You’ve seen these photographs before, even if you haven’t. All of the signs are there: a flash harsh enough to bleach out part of the picture, mirrors multiplying the self, threadbare pantyhose signifying that self wearing thin. Diaristic photography exists to account for and to justify. These roles are interdependent: things unjustifiable soon fall away. And as a subgenre of photoreportage, this aesthetic is preoccupied with some form of social deviance. If it bleeds, it leads. Shoot it if it shoots up. The canon of the genre is: Larry Clark’s Tulsa, 1971, Nan Goldin’s The Ballad of Sexual Dependency, 1986, Richard Billingham, Ray’s A Laugh, 2000.
If keeping a diary is a life-affirming act—one set up in memoriam of the moment–then why is diaristic photography always deviant? It is as if the very act of keeping a diary is, as a disavowal of the outside world, the communicative other, an antisocial act. A possible answer is an inversion that is central to the process of photography, which is, after all, just mechanized vision. When light enters the eye, it is inverted by the retina and must be flipped again in order to regain proper orientation. This represents more than an optic peculiarity. When turned into an image, the outside world is irrevocably changed; one forsakes some elements of understanding and lays claim to others. This switch most brutally affects memory and identity. Claims of how it was.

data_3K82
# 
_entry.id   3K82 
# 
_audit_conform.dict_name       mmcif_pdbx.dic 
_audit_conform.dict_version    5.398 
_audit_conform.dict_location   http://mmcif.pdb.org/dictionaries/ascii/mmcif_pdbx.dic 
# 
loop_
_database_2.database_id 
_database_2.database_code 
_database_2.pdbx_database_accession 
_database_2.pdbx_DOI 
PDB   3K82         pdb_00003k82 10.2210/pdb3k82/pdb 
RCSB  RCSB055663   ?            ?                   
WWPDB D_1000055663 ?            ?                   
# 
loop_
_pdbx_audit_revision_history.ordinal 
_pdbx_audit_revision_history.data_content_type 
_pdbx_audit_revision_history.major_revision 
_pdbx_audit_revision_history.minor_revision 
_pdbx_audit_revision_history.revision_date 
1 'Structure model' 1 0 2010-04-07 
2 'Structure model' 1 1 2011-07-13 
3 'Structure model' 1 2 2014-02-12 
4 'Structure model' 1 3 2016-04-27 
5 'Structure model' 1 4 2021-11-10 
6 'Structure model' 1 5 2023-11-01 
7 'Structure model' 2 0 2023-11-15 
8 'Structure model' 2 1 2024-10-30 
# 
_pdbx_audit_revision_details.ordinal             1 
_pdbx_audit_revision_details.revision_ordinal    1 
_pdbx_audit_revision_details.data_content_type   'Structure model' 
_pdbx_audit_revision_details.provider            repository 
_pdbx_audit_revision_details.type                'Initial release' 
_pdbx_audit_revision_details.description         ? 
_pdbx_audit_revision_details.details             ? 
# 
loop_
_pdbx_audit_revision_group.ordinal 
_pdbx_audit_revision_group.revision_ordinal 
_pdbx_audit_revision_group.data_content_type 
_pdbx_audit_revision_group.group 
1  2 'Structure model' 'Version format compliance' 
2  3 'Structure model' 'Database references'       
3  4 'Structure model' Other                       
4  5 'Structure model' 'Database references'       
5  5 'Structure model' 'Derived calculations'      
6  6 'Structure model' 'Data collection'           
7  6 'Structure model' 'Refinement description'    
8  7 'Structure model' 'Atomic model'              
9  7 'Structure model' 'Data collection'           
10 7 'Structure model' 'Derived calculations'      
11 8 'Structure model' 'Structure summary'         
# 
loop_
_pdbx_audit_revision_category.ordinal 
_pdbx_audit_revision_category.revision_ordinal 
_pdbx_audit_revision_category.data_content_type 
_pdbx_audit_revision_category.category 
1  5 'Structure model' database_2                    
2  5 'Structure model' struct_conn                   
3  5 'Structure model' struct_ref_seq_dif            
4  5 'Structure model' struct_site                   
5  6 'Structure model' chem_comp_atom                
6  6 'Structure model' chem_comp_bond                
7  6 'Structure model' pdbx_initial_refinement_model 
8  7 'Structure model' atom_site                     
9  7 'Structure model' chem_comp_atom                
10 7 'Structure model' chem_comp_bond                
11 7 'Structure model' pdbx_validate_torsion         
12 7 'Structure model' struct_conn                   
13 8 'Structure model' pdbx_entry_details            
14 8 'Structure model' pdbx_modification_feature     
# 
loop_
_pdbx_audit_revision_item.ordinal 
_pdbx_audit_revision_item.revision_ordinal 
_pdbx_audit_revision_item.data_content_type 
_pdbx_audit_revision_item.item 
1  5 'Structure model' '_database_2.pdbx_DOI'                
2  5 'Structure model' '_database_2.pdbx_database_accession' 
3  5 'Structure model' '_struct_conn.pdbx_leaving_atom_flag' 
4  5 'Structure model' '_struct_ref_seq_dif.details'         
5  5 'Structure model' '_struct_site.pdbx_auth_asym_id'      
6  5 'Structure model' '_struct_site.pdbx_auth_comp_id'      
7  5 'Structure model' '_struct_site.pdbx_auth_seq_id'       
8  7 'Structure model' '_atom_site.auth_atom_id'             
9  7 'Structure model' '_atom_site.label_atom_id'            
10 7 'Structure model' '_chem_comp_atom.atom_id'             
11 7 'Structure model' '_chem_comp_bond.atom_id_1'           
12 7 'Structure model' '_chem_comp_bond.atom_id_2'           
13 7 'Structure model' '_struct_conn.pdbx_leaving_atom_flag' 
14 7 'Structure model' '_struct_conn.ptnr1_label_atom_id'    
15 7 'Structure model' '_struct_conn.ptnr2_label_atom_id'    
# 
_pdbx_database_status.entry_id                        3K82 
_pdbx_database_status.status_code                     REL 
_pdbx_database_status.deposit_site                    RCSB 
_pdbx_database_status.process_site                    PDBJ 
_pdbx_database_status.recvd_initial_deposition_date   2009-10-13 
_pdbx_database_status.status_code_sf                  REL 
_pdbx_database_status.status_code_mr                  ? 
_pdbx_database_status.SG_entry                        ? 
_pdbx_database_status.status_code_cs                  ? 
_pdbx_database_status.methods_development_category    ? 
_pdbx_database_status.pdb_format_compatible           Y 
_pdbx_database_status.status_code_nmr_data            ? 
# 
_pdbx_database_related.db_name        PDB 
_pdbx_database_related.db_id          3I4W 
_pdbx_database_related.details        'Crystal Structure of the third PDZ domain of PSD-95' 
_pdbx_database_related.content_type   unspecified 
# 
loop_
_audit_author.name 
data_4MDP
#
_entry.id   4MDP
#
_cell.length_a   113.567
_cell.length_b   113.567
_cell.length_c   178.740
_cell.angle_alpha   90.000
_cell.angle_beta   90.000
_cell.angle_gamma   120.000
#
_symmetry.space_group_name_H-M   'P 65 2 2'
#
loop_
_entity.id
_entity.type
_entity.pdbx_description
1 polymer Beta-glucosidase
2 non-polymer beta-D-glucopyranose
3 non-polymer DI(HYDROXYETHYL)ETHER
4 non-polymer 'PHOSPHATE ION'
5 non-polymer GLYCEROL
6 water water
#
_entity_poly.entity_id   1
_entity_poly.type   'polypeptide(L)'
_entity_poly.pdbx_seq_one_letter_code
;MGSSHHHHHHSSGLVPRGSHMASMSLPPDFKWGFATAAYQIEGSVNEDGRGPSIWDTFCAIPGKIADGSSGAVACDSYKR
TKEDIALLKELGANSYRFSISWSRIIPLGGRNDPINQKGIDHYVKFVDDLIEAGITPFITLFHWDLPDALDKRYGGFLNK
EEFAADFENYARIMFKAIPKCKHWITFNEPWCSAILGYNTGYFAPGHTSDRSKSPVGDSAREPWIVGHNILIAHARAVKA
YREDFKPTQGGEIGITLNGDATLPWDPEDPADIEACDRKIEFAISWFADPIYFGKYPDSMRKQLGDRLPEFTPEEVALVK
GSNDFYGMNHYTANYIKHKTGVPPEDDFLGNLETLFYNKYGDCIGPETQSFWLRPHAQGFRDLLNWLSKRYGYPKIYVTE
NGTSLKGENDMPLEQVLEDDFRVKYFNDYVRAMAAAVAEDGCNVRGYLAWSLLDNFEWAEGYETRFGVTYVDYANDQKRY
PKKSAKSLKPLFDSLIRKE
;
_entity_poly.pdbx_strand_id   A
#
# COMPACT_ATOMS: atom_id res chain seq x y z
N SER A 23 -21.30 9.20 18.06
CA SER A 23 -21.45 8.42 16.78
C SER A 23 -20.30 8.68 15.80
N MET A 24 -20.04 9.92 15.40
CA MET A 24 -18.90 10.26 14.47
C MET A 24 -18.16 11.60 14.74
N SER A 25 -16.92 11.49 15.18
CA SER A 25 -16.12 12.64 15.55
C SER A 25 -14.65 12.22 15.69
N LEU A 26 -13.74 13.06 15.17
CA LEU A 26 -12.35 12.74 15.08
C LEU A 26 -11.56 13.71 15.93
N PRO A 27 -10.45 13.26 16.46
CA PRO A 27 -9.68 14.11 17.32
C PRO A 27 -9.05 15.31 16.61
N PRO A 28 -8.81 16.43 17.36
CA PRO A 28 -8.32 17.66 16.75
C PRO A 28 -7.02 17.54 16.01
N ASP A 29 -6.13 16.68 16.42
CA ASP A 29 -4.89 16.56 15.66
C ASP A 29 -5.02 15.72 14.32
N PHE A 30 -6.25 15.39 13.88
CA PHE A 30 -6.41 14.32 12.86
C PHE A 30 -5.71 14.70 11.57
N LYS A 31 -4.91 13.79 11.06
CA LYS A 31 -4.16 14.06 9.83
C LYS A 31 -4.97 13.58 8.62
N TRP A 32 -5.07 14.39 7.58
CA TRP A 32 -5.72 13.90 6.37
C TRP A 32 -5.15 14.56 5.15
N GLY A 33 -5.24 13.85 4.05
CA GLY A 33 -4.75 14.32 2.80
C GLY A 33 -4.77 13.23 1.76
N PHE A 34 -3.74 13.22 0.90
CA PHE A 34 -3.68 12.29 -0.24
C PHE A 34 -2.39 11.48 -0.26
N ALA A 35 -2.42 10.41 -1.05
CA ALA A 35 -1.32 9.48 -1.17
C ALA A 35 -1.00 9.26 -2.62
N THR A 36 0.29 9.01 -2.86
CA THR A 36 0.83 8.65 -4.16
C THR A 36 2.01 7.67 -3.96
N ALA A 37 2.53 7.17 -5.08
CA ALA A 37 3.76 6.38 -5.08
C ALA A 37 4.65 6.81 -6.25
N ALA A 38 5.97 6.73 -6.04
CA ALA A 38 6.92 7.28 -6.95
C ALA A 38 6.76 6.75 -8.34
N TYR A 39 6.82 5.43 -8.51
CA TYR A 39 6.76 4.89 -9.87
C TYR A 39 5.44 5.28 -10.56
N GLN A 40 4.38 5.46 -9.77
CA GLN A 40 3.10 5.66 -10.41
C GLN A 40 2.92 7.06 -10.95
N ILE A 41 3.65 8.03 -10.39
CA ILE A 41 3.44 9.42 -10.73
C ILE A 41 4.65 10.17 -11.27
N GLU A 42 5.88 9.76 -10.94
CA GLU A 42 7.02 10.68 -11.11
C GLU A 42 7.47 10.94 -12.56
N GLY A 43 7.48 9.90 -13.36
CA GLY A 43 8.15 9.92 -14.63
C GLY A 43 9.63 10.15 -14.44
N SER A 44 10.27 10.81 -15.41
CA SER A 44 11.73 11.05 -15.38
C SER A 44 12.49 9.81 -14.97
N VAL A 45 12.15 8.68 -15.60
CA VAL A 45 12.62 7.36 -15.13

This can be visualized in the permeability of gender, which has long been one of society’s either/or mainstays. As Nan Goldin’s subjects slip in and out of drag, younger kids, treating gender like a pair of old jeans, slip in and out of self-awareness. It also helps to explain the antiheroic bent. In St. Genet, Sartre has a nice phrase: “the vertigo of those beyond repair.” Jean Genet–queer, thief, hustler–would be at home in these types of photographs. But there is a rise towards grace. Apollonian ideals that are all fucked up. Lindsay Dye’s photographs aren’t without their tenderness, their empathy. For snapshots, the pictures are startlingly well-composed. In these latent structures, one almost feels the salvation of art shining through the salivation of everything else.
Still, one has to ask: why does it look the same? We find clues in the mise en scene. Dirty beds, dive bars, bathrooms: the stage remains the same. Dye elaborates on the importance of surface. The drugstore processing of these photographs, the low depth of field of the camera itself reduced the atmospheric space. Everything is brought to the surface, to the point of schizophrenic obscenity. Schizophrenia is characterized by the subject’s inability to tell near from far, etc. Obscenity can be defined as seeing too much, as not being able to look away. Simultaneously, the pictorial space of these images, the moment which they represent, and their style arrive at the same point.
Anais Nin said that she kept a journal in order to live twice. Does the same redoubling of experience occur when taking photographs in the diaristic mode? It’s a thin line between referencing earlier work and being swallowed alive. At the very least, the younger photographer doesn’t enjoy the double life of written diary keeper. They are blind to the events that allowed for the original photo. More importantly, their vision is clouded with posture regarding whatever is lived in their life.
This is the next step of the spectacular society. If Debord is right, that objects and experiences were replaced with images sometime in the 1960s, then today we do not even claim ownership of our images, they belong to an earlier reality. This is the largest pitfall of this type of work, and it is identified by Nan Goldin herself in the last lines of Ballad’s accompanying text:
“I don’t ever want to be susceptible to anyone else’s version of my history. I don’t ever want to lose the real memory of anyone again.”
She has a book out that you can buy here or at Lester’s, if you happen to be in Wynwood.